I am a partner and head of the Court of Protection team. I qualified as a solicitor in 1987. I specialised in PI and clinical negligence litigation for 20 years before moving to private client law in 2006.
I am experienced in the following areas:
Managing the financial affairs of mentally incapacitated clients, whether as deputy, attorney or trustee
All aspects of Court of Protection work
Obtaining probate and administering estates
Drafting trust deeds, powers of attorney and wills
I have particular expertise in acting as professional deputy for brain injured clients with PI and clinical negligence settlements. I also act as deputy for clients with dementia, mental health problems and learning disability. I act as expert witness in personal injury litigation to provide the court with details of the likely deputyship costs. I am instructed by both claimants and defendants.
I regularly publish articles in PI journals dealing with mental capacity and deputyship issues as they effect PI lawyers.
I am recommended in Legal 500. My 2017 Legal 500 entry describes me as “quick and thorough”. My 2018 Legal 500 entry describes me as “a team head who has ‘a complete understanding of this practice area, and provides clear and precise advice’.”
STEP diploma: passed with distinction in 2008
1985 Legal Practice Course
1984 Common professional Exam – placed 2nd in order of merit
1983 Warwick university: English and European Literature BA
2014 – Hodge Jones & Allen: partner and head of Private Client
1990 – Edwards Duthie: partner and head of department
1985 – Hodge Jones & Allen: trainee and assistant solicitor
I have been referred cases by the Official Solicitor, numerous Personal Injury and clinical negligence law firms, barristers and financial advisors.
Case A: Acting for a brain injured adult with a substantial award of damages. As a result of family breakdown, there was litigation over the family finances and his residence, care and access to both parents. I was required to represent the client at various court hearings and settlement meetings.
Case B: Acting for a young adult with a severe head injury where there are serious safeguarding concerns with regard to financial exploitation by her friends.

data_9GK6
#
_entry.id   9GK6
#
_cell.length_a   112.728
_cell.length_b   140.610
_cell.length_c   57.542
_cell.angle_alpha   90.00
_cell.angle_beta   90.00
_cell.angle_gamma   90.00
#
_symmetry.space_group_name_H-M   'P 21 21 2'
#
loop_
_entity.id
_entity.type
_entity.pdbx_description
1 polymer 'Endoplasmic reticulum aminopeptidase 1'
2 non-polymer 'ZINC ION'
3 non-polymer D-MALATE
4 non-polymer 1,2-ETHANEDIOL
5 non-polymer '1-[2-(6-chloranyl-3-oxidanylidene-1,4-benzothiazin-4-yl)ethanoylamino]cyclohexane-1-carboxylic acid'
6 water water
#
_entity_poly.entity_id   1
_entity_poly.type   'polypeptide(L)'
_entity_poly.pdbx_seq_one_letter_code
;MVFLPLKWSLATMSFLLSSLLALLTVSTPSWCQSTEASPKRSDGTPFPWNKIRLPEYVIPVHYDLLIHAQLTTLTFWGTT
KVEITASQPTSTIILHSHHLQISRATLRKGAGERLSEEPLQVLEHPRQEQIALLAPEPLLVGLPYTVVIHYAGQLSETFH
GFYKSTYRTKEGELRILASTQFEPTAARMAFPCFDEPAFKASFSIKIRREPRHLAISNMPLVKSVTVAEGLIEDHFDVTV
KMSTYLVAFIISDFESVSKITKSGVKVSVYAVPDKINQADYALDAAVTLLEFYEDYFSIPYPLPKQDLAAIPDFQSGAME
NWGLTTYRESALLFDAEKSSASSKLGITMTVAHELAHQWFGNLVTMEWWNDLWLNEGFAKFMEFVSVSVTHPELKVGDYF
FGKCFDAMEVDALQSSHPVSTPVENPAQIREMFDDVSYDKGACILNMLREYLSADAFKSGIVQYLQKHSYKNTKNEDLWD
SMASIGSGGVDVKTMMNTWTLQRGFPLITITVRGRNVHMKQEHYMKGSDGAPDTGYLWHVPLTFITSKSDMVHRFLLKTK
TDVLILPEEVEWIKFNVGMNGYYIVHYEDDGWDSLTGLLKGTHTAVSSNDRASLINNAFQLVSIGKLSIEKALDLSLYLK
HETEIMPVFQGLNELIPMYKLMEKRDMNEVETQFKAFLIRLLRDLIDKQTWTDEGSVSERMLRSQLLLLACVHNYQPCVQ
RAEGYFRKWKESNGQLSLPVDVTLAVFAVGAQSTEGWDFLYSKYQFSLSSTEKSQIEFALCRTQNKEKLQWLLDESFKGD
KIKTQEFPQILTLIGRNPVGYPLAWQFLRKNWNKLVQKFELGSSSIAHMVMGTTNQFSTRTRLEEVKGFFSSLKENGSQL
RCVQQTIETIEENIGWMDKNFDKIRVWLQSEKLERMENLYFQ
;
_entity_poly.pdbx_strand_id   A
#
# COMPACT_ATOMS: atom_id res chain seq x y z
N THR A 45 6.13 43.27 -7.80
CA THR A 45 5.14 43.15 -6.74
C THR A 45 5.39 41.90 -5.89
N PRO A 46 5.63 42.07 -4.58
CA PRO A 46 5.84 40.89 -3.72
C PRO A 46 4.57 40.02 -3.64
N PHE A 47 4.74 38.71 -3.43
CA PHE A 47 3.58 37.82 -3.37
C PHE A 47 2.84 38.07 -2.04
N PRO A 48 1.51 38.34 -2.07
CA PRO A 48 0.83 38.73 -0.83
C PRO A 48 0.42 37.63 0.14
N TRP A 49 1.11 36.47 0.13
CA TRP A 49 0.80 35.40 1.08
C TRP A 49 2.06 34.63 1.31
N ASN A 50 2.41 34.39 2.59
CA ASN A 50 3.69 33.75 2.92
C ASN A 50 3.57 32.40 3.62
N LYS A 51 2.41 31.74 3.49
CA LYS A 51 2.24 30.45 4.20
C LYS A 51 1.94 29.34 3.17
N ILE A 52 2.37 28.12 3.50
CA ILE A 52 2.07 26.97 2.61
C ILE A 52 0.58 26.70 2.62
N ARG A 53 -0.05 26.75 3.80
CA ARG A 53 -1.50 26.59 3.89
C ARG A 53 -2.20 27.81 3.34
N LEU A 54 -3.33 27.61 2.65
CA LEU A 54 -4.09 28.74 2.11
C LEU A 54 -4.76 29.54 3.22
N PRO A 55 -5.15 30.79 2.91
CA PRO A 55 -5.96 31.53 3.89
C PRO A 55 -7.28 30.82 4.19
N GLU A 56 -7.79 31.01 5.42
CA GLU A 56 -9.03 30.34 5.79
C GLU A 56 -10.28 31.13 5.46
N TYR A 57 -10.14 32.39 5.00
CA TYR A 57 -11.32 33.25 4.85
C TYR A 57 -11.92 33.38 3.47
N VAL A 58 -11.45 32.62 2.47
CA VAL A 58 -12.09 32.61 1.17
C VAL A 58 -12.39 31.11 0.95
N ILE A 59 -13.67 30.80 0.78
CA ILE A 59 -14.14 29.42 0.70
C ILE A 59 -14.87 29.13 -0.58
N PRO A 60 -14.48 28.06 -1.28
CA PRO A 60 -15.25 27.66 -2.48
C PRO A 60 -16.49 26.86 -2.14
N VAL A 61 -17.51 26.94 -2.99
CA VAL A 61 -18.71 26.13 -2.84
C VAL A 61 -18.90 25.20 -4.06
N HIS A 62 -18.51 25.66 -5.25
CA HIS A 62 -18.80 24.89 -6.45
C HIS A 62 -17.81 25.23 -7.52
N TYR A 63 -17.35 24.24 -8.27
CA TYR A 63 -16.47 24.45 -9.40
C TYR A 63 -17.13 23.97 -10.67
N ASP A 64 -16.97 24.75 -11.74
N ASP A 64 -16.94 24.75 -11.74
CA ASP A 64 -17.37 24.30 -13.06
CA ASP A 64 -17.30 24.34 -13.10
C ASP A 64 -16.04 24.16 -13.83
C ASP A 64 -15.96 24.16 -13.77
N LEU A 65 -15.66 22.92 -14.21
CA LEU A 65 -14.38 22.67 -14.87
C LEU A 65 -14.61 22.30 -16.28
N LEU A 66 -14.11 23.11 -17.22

Case C: Acting for a brain injured child with a substantial award of damages where the parents are seeking large sums of money for expenditure which will not benefit the child and Court of Protection proceedings were required to resolve the issues.
Case D: Taking over a complex deputyship where the former deputy has mismanaged deputyship funds. I was required to analyse the decisions made by the lay deputy and write a detailed report for the court.
Membership and appointments
Member of STEP (Society of Trust and Estate Practitioners)
Fully accredited professional member of SFE (Solicitors for the elderly), a specialist panel of solicitors acting for vulnerable clients and those lacking mental capacity
It is often a demanding and confusing time when a friend or loved one loses their mental capacity. This should help provide some basic assistance and information regarding the power to give gifts on behalf of those who may no longer have the mental capacity to do so themselves.
A deputy is appointed to manage the financial affairs of a person who lacks mental capacity. In many cases, the incapacitated person needs support and care and this care is often provided by family members.
A property and affairs deputy is appointed by the Court of Protection to make financial decisions on behalf of a person who lacks mental capacity.The deputy has a similar role to a trustee. They must keep the deputyship funds entirely separate from their own personal funds. They must keep proper records and accounts. The deputy’s powers are set out in the deputyship order and the deputy must ensure that they comply with the terms of that order.